Highest-Quality Cars Of 2010
report the fewest defects in these new car
is having a bang-up year. Last week it earned the highest rating of any
carmaker in J.D. Power and Associates' Initial Quality Survey--and
that's the fourth time they've done so in five years. Earlier this
spring Porsche also won top honors in JD Power's prestigious vehicle
But that doesn't mean the
Germany-based manufacturer is resting on its laurels. Instead, it's
deliberately calculating every move and hoping to uphold standards when
it launches the new 911 Carrera Turbo S, Cayenne Hybrid, V6 Panamera
and Boxster Spyder in the next year.
everybody's a bit
tentative and, especially in the luxury market, you have to be very
tentative, you have to be very competitive," says Tony Fouladpour, a
spokesman for Porsche. "You have to basically not slip
no big surprise that Porsche is receiving accolades for its high
quality. But it may be shocking to hear that in 2010 the world's most
reliable cars don't come from Europe: They're straight out of Detroit,
Mich. For the first time ever, domestic brands as a whole earned higher
initial quality scores than imports in JD Power's 2010 vehicle
J.D. Power compiled its 2010
Quality Study by surveying 82,000 buyers and lessees of new, 2010
model-year vehicles, asking them what problems they've had with their
cars. The study was conducted from February to May of this year, and
cars were scored based on how many problems were reported per 100
vehicles. The industry average score this year is 109, up slightly from
108 last year.
In our list of highest-quality cars we
include only those cars that earned the very highest marks for
American manufacturers, Ford performed particularly well in 2010:
Twelve of the company's cars ranked within the top three in their
segments, more than any other car company. And the $22,145 Mustang
coupe, $25,170 Taurus sedan, and $16,290 Focus compact car all make our
list of the year's highest-quality cars.
strong showing? Defect-free new launches. The redesigned Mustang and
Taurus each won their respective segments in their first year out of
the box. Other manufacturers also put out reliable new
$65,380 LS 460 and $54,070 GS both make our list, and the $51,970 Lexus
GX 460 SUV won its segment. Even though Porsche's first-ever sedan, the
$74,400 Panamera, didn't win its segment, it received notably high
initial quality scores as well.
These initial quality
scores--measured after 90 days of ownership--are significant because
new models often have many more quality problems than carryover models.
That's one reason why the Lexus LS has consistently been rated as the
one vehicle with the absolute least amount of complaints lodged against
"When Lexus launched in 1990, they pretty much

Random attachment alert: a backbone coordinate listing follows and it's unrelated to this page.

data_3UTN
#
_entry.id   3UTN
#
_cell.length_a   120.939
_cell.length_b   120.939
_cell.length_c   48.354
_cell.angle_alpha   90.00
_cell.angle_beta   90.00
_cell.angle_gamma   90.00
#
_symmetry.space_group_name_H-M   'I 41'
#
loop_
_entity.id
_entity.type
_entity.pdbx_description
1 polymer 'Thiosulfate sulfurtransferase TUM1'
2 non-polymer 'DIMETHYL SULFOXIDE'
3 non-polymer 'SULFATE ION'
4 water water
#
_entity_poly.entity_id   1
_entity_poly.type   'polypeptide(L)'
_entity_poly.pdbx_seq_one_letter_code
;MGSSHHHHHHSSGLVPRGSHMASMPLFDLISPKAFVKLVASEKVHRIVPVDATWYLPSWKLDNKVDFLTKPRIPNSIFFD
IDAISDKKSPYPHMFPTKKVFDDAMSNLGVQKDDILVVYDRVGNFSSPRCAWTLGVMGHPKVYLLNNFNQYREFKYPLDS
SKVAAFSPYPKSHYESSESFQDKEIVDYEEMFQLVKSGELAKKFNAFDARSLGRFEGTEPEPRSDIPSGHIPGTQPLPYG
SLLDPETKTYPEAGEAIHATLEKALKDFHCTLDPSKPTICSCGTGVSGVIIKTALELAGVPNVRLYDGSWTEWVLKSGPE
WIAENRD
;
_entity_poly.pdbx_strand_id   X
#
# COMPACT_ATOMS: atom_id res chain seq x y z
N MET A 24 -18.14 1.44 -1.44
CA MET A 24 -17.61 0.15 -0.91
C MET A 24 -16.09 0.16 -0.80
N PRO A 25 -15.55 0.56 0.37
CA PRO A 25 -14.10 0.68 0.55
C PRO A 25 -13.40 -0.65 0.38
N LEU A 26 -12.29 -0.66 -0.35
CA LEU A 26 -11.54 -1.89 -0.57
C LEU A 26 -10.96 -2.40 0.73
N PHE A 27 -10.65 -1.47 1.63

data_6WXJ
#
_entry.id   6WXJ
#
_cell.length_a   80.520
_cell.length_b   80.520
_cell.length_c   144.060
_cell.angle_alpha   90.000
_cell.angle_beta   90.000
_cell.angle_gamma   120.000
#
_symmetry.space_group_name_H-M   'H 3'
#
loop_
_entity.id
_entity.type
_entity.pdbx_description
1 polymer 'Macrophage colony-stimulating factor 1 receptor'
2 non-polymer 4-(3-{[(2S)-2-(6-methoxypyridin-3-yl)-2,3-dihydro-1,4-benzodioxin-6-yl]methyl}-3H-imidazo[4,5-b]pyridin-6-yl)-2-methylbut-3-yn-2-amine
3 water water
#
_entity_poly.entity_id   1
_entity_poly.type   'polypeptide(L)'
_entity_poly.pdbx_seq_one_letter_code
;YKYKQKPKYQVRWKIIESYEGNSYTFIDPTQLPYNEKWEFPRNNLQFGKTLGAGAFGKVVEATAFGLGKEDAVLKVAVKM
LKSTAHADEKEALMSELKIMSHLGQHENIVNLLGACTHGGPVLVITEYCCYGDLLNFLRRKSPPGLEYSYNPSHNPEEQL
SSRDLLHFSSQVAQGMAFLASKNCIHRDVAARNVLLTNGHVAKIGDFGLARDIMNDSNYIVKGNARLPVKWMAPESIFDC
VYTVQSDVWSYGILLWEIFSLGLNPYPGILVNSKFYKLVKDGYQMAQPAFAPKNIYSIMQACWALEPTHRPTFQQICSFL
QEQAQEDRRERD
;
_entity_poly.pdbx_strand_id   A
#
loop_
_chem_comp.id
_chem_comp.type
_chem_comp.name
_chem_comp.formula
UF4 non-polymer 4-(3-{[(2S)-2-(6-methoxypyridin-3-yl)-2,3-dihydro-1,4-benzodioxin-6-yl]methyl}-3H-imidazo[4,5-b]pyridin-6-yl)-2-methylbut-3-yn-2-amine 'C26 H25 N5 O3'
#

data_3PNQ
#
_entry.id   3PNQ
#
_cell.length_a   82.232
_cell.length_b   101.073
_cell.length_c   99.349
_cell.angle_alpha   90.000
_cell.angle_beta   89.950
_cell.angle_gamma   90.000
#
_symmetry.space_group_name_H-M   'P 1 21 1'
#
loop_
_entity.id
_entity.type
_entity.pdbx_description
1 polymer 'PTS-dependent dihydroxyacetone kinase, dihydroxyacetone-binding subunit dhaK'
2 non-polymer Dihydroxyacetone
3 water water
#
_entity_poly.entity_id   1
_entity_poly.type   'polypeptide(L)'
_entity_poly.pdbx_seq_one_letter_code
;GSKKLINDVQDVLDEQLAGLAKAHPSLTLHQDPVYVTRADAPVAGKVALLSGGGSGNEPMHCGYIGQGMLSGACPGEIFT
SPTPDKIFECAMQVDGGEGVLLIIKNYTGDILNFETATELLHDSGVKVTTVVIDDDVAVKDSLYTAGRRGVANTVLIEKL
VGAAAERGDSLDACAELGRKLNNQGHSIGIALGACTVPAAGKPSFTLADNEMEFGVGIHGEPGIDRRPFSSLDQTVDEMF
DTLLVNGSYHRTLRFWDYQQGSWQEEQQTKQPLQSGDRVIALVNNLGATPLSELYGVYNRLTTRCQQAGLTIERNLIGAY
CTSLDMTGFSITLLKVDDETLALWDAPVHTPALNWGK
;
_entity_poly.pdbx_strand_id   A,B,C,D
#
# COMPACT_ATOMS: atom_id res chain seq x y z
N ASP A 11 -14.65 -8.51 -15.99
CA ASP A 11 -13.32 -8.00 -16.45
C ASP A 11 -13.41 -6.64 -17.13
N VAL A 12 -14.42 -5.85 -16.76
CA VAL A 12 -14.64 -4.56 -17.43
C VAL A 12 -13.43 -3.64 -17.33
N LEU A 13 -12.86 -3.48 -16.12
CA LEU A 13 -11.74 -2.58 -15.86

came in at
No. 1 in the industry," says Dave Sargent, vice president of global
vehicle research at J.D. Power. "The LS wasn't their only car they sold
back then, but it was certainly their main
better cars in general is the first step to reducing defects, says Ford
Quality communications manager Kristen Kinley, but streamlining the
manufacturing process--as Ford has done in recent years, and as it's
currently doing with the all-new Fiesta--has helped as
Fiestas that we're building in Europe and the ones that we're building
in Mexico follow the exact identical standards, and that reduced
complexity in the system has helped improve quality," she
most notorious problem reported by new-car buyers? Excessive wind
noise, according to Sargent. It's an admittedly subjective problem, but
the "excessive" label means the noise must be unexpected and unwelcome:
"If you're driving around in a 911 with the roof down, you're going to
hear wind noise, but you're going to expect
even though it can sometimes be remedied by reapplying seals or
readjusting doors, that extraneous noise signifies a design flaw,
That's precisely why Porsche and Ford
this year's report: Along with the Hyundai Azera, the Porsche 911
received no complaints of excessive wind noise. The Ford Fusion was
among the top five vehicles with the fewest such
Ford reveals its all-new, purpose-built Police Interceptor Utility Vehicle
Ford Motor Company, the police vehicle market leader for 15 years, has done it again. The company unveiled the all-new Police Interceptor Utility vehicle in Chicago.
To develop the all-new Police Interceptor Utility, Ford engineers worked hand-in-hand with Ford's Police Advisory Board of law enforcement professionals, which provided input on key vehicle attributes such as safety, performance, durability, driver comfort and functionality.